Also known as zebra cake, icebox cake was invented by ingenious housewives of the 1920s who acted as the almost-homemade avant garde. While you might think of boxed cake mixes and canned soups as a mid-twentieth century phenomenon, many of these convenience foods were actually first invented before World War II. This recipe was adapted from Smitten Kitchen.
Although traditional icebox cakes are made in logs, this can be tricky to do without practice. The 1920s recipe actually tells you to assemble the log upright, then lay it on its side. For most amateur chefs, attempting this is going to result in a Leaning Tower of Pisa and probably a mess. You can cheat by using a spring form pan. Pop out the bottom of your spring form pan and cover it with a sheet of wax paper. Put the bottom back into the top of the pan with the wax paper sticking out the sides of the bottom. Cut a long, narrow strip of wax paper to line the sides of your spring form pan.
In a large, cold, very clean mixing bowl, beat the cream, sugar and vanilla with an electric mixer on high speed until peaks form. If you want to make a fancy icebox cake, you can add flavors to your whipped cream. For example, you could add cocoa, a bit of lemon or almond extract or even fresh fruit like strawberries or banana. If you want to make a really fancy icebox cake, mix in ricotta or mascarpone cheese and some honey.
Place a layer of cookies in the bottom layer of your spring form pan, arranging the cookies so that they are touching side by side but not overlapping. The original icebox cake recipe was invented by Nabisco in the 1920s and called for Nabisco Famous Chocolate Wafers. Nabisco still makes these, but they're hard to find. You might have to order them off Amazon. Otherwise, you could substitute any other kind of wafer cookie. You can use some other kind of chocolate wafer, or you could use spicy Moravian wafers or Nilla wafers if you don't want chocolate. You could also use graham crackers. You could even make your own wafers if you object to convenience. This recipe is very flexible.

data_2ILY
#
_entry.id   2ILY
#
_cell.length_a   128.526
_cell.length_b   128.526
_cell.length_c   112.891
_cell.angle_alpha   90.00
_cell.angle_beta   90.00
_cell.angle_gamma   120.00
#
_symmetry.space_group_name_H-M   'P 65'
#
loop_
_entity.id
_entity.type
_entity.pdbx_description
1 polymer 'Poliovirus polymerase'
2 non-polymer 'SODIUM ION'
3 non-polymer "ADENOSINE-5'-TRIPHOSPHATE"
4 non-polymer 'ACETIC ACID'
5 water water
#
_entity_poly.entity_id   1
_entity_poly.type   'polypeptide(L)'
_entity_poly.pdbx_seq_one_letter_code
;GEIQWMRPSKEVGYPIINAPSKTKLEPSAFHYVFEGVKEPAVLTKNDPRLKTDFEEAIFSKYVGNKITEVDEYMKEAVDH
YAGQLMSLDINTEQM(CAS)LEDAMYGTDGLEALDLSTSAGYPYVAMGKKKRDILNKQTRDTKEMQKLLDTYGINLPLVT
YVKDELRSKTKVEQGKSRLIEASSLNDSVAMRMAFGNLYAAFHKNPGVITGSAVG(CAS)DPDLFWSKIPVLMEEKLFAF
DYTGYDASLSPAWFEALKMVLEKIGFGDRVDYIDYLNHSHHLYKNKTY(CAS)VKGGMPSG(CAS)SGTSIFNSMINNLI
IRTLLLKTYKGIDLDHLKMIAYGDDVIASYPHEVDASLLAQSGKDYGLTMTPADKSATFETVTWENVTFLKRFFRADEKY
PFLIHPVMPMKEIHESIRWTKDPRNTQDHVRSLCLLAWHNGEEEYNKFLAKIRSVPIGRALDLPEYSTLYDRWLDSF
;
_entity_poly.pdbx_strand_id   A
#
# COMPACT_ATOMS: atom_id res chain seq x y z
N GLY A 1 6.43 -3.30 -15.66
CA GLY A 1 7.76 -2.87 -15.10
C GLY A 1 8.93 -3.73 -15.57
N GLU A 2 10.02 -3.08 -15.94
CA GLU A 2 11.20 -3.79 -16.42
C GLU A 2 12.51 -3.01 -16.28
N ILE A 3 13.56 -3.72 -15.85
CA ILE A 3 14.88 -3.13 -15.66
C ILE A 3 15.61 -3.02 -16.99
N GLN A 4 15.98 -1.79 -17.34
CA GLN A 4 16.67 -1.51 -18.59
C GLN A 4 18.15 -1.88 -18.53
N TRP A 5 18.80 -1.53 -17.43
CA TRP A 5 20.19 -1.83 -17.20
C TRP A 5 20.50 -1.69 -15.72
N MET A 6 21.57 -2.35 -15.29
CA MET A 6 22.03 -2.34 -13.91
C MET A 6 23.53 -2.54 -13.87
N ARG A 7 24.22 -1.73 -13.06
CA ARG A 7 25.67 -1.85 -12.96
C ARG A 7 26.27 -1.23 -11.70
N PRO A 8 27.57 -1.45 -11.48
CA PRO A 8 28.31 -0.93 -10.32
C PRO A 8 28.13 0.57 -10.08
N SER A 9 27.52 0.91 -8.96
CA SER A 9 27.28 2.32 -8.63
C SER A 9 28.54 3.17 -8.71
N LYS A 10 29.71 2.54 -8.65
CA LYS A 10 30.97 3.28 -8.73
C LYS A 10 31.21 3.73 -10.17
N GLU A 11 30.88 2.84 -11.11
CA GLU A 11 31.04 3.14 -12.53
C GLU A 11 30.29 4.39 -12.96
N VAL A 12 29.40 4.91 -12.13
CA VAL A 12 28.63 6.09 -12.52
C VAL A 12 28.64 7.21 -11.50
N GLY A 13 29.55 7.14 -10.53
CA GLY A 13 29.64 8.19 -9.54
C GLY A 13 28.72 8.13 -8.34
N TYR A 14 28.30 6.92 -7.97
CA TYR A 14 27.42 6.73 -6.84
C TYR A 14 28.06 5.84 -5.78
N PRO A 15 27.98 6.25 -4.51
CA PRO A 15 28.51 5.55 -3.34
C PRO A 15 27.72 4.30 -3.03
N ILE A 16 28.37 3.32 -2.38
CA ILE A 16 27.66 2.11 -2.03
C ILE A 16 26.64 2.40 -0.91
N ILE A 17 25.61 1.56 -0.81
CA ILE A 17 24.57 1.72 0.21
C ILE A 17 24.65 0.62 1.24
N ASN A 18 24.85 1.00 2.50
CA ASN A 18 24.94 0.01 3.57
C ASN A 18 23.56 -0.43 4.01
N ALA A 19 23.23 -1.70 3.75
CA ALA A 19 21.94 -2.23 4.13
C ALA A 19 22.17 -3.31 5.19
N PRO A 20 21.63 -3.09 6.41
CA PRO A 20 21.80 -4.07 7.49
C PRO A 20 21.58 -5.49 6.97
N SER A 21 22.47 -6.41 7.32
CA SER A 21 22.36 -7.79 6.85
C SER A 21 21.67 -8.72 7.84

Spread the cookies with about half a cup of your whipped cream. At this point, you could also add sliced strawberries or bananas if you are still looking for ways to dress your cake up. Repeat this process, filling your spring form pan with layers of cookies and cream until you reach the top of the pan. End in a cookie layer. You should have some cream left. Cover it up and put it in the fridge.
Cover the pan and place it in your icebox -- that's old timey for refrigerator -- for at least six hours and possibly overnight. When you are ready to serve your icebox cake, remove it from the refrigerator and very carefully release it from the spring form pan. Peel off the side wax paper. In all likelihood, you're not going to be able to get it off the bottom wax paper without messing it up, so just trim around the excess paper edges and put the cake on a plate. Stir up your leftover whipped cream and spread it on the top before serving.